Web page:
National op-amp gets redesign

National op-amp gets redesign
Richard Ball Some 25 years after its introduction, the LM300 family of op-amps has been redesigned by National Semiconductor. The devices, as demanded by current systems, operate down to 2.7V with rail-to-rail outputs. Performance has been improved without increasing cost. Cyrille Claustres, European marketing manager, explained the company’s reasons for the redesign. “Many op-amps were introduced up to 25 years ago. They cannot meet today’s voltage and packaging requirements,” he said. Devices that can do the job are available, but as Claustres said: “Specialised low power, small products cannot meet the requirement of low cost.” The redesigned family includes the LM324, arguably the most popular device used today. By using a BiCMOS process, the designers were able to combine the superior noise characteristics of bipolar transistors and CMOS’ low power. Since a sub-micron process is used, thousands of die are available from a single wafer, reducing cost even though the op-amp has four times as many transistors than the original’s 13. Applications for the devices include mobile phones and audio amplifiers in handheld PCs.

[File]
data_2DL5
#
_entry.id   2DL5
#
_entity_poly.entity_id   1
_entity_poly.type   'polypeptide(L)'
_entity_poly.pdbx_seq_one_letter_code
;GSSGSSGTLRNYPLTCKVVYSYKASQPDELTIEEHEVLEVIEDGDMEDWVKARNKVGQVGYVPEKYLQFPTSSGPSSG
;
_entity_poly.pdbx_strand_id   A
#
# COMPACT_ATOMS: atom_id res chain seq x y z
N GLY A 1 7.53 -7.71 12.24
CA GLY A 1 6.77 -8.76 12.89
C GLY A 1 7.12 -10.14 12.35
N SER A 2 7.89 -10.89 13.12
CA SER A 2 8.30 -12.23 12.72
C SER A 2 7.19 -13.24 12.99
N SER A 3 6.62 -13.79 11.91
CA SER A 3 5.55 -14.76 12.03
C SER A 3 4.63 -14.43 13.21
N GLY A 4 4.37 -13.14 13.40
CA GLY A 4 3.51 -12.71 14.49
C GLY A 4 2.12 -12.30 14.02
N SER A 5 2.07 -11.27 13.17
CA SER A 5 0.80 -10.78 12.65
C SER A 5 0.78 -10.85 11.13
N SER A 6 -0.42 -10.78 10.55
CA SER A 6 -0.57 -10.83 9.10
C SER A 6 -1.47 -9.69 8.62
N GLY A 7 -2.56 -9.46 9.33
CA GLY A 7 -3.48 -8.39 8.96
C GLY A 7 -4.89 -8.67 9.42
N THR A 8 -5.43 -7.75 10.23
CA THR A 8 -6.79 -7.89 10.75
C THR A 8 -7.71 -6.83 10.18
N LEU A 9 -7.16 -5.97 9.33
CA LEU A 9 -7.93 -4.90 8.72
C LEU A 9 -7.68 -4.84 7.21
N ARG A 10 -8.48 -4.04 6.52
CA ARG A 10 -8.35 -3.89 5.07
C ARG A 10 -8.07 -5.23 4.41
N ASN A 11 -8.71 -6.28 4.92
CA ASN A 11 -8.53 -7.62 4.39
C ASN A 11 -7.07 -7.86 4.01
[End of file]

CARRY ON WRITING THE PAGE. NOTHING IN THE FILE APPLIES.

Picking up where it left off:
Leave a Reply

Your email address will not be published. Required fields are marked *

*